So we can approach the verse like this: our task here is to unlock four access doors to the meaning of love. All four doors lead to the same room. We have to first go through them one by one. Then we can grasp some of the fullness of love. This key takes us through each door by directing us to each associated word (bears, believes, hopes, and endures) to find all the things that can in any degree properly apply. Thus, what things can properly apply in any degree to bearing, believing, hoping, and enduring (ask the question of each one by one)?
We should first rule out a common misunderstanding about this verse in order to precisely identify what it means to bear all things.
1) The misunderstanding that is common here is that these words refer to “meek bearing of injuries from our fellowmen” (Edwards, Charity, 251). But Edwards gives a number of reasons to take this as a reference to “suffering in the cause of Christ” (252). First, there is no need to repeat the reference to patience that was already discussed (v. 4, cf. also the implication of avoiding anger by being meek and patient, v. 13:5c). Second, verse 6 indicates that now Paul proceeds to “traits of another nature.” He moves from specificity to generalization and summary (cf. love’s delight in holiness). Third, it is unlikely that Paul would omit the critically important fruit of love that involves suffering for the gospel. Thus love means that “those who live” because of the death of Christ “no longer live for themselves but for him who for their sake died and was raised” (2 Cor. 5:15).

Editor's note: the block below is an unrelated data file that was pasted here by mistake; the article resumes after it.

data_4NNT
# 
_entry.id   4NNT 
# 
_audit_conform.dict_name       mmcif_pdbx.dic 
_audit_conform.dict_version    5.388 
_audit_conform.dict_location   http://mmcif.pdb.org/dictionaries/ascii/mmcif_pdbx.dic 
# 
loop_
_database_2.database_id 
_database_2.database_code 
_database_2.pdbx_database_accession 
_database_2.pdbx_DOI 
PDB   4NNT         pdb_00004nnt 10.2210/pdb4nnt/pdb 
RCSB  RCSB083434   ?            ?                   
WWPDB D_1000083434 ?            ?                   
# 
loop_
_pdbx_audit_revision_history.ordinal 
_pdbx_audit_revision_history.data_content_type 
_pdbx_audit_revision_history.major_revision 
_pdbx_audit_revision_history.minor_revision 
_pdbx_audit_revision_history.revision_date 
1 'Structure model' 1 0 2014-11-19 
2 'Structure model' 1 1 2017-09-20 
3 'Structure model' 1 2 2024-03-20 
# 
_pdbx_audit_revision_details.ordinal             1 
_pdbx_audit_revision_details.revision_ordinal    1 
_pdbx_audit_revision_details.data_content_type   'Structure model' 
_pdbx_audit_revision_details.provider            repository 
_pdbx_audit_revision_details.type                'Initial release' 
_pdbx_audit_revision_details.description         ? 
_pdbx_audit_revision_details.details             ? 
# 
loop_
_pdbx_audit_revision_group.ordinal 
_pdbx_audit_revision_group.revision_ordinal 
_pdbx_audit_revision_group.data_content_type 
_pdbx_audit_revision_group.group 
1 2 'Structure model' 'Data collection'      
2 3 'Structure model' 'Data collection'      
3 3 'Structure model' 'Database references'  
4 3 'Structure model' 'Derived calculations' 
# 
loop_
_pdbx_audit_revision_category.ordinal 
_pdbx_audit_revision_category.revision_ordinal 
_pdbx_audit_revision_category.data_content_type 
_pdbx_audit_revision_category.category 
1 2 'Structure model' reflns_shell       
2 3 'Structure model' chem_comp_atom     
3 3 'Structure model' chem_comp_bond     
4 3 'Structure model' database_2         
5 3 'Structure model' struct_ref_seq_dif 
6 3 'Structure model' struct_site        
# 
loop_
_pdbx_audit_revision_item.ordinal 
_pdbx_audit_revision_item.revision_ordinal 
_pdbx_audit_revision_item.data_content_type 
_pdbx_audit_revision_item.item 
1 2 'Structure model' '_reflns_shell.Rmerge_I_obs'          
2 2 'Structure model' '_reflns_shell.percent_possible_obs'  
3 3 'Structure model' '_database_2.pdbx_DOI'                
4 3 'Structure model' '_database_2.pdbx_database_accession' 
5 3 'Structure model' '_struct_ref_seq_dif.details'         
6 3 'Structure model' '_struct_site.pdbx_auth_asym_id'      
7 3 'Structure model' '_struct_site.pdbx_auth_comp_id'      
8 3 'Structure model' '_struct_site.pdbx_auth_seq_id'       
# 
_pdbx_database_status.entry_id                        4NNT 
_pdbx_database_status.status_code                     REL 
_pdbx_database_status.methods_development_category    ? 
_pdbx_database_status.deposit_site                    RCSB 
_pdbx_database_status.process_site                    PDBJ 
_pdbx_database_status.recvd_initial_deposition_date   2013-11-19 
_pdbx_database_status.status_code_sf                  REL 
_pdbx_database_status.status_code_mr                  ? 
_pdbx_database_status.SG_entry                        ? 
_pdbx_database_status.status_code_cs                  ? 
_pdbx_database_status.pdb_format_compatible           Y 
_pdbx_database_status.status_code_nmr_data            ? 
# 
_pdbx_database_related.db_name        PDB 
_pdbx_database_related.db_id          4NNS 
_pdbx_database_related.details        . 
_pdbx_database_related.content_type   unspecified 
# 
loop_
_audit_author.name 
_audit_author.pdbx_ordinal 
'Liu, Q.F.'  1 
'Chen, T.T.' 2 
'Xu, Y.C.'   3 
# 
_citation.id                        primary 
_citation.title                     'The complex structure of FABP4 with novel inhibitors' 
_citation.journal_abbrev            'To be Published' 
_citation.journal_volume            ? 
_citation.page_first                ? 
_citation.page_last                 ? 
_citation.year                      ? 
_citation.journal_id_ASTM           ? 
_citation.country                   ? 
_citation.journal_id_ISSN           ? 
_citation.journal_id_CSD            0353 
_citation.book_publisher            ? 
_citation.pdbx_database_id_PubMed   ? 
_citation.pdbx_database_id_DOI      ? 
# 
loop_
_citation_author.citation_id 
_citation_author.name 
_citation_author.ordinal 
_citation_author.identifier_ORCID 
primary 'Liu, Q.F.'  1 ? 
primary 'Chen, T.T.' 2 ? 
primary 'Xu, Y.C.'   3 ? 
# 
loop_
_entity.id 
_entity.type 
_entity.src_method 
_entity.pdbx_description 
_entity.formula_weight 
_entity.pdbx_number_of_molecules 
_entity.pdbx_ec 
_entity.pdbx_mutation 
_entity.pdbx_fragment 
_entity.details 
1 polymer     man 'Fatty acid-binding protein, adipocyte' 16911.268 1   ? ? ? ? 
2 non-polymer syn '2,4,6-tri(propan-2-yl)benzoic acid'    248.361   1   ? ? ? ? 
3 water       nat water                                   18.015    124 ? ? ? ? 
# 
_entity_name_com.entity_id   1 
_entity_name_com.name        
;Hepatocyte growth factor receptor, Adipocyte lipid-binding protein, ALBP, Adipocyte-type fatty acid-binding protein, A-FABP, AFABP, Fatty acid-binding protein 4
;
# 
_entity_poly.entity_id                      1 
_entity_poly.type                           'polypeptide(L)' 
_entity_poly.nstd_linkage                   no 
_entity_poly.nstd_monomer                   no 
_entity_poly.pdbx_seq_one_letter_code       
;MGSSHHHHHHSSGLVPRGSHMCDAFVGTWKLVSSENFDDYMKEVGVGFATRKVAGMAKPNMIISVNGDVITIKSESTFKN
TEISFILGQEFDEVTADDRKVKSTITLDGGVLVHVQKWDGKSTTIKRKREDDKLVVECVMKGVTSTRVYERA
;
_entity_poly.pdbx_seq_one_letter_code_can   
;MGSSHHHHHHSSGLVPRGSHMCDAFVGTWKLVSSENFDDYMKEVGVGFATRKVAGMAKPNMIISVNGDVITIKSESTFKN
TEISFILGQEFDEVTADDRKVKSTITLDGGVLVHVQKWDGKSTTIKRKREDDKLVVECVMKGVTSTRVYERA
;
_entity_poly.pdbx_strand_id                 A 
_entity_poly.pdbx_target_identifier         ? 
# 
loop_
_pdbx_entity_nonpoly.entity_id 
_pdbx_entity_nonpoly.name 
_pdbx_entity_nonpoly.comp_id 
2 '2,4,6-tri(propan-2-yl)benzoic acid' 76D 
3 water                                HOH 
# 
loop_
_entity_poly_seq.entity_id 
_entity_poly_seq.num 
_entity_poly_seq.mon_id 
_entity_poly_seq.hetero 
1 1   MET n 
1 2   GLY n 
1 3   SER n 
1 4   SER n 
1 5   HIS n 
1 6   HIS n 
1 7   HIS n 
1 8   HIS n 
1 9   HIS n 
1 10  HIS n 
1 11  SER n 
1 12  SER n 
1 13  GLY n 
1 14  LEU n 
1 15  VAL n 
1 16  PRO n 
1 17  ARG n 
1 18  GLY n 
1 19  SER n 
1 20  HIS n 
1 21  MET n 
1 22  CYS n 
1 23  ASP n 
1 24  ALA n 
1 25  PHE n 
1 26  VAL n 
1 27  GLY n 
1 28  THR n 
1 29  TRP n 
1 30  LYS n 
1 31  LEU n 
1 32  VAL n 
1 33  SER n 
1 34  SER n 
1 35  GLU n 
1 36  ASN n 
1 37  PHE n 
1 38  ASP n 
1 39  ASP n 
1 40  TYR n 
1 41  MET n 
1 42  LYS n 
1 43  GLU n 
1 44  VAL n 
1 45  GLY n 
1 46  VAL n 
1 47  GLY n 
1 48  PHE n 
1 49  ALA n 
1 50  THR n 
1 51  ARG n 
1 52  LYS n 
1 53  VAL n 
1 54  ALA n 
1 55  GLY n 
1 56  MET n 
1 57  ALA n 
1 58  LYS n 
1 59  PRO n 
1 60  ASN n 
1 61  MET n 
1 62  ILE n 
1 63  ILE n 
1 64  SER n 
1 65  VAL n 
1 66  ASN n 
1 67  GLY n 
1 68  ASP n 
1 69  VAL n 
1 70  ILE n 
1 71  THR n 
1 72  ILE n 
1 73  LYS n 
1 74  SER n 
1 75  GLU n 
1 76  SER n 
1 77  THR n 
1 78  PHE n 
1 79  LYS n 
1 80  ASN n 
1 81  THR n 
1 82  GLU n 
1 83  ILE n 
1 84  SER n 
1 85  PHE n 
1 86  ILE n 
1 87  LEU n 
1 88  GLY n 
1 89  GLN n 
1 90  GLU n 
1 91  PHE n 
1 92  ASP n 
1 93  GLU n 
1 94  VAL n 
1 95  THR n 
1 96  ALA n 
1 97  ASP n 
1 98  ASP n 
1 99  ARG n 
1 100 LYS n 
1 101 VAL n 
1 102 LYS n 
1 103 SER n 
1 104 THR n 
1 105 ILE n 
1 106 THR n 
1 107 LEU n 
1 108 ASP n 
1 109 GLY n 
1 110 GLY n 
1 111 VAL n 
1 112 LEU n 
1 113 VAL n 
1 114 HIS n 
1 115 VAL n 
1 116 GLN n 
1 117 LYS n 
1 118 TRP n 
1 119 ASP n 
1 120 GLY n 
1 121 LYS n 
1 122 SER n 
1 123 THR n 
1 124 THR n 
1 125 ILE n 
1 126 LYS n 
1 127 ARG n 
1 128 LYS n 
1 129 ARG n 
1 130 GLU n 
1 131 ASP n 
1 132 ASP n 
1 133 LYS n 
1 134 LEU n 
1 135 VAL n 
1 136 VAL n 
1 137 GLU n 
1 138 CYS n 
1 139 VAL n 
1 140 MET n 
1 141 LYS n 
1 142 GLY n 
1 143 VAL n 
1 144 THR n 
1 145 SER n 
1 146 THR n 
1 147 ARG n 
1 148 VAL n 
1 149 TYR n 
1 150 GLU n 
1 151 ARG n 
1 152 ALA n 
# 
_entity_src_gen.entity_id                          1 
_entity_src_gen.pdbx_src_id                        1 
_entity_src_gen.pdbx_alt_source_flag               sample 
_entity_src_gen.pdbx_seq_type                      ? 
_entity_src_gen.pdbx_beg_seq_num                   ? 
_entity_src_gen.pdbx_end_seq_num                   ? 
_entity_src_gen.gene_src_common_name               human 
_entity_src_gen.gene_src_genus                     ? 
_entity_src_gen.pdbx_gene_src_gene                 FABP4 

2) What then is meant by “bearing all things”?
A couple of parallel passages help us fix on the point here. Earlier in 1 Corinthians Paul spoke of “bearing all things” (1 Cor. 9:12). The ESV has “we endure anything rather than put an obstacle in the way of the gospel of Christ.” Because “endure” translates the word “bear” it would be better to use bear instead of endure, or an even better rendering is “we put up with anything rather than hinder the gospel of Christ” (NIV). Bearing is applied to all sufferings, afflictions, and anything that must be put up with in order to further the gospel of Christ (cf. 1 Thess. 3:1, 5). The all things that love bears can be pinpointed to all that must be faced, worked at, and suffered for the sake of God and Christ. This is a mark of a truly (spiritually) loving person.
We now can see how the key mentioned earlier unlocks the four access doors to love. You simply begin to think about all the things that properly apply in any degree to each verb from first to last. The first one opens the way to the gospel from the angle of suffering or putting up with all things and anything that must be borne for the gospel.
Believing all things must therefore follow in train. It is not referring to believing the best of everyone or of giving everyone the benefit of the doubt. Rather, believing is related to all the teachings of the gospel no matter what they are or what they demand. All the things that are taught by Christ through His word in the sixty-six books of the Bible are embraced. This is conditioned by the flow of the text and the connection with bearing all things for the sake of the gospel. It is the gospel that is believed, namely, all things it teaches and to which it applies by good and necessary inference.